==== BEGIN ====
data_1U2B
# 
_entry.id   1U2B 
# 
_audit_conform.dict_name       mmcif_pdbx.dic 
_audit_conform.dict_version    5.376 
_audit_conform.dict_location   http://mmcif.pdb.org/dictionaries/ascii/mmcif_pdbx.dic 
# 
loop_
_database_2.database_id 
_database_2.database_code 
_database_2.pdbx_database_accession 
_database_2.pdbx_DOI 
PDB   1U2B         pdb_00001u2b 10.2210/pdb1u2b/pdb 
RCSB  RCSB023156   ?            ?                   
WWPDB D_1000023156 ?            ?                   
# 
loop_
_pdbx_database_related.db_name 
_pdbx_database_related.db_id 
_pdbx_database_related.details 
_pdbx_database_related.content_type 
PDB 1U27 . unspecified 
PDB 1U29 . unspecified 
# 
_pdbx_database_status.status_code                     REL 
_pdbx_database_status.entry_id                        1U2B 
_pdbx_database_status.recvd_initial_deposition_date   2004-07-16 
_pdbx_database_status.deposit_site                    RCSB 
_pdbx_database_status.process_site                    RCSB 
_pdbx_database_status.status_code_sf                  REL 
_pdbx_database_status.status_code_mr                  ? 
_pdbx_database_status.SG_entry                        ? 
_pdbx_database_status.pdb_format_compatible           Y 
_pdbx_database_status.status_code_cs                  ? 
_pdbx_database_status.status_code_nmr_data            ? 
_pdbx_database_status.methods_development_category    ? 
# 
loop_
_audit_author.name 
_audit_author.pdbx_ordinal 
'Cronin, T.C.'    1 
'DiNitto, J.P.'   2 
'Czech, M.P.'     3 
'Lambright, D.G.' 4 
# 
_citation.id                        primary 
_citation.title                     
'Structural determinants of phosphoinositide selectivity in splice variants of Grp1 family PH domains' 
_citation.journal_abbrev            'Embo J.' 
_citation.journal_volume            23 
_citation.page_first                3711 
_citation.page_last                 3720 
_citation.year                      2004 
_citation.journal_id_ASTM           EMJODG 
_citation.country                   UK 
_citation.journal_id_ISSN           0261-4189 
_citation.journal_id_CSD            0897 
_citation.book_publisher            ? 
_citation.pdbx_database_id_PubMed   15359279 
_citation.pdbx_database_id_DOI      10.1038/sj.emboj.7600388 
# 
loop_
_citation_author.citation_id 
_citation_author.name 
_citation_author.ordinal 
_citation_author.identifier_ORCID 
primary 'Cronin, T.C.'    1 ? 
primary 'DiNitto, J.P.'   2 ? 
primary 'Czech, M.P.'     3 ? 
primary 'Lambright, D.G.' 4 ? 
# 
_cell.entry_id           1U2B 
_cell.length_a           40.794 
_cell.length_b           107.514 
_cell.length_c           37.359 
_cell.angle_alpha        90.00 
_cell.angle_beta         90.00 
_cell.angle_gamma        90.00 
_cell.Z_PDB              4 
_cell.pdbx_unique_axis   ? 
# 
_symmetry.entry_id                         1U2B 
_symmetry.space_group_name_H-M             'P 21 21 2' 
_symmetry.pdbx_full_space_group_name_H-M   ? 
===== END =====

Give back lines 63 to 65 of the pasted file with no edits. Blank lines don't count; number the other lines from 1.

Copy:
loop_
_citation_author.citation_id 
_citation_author.name 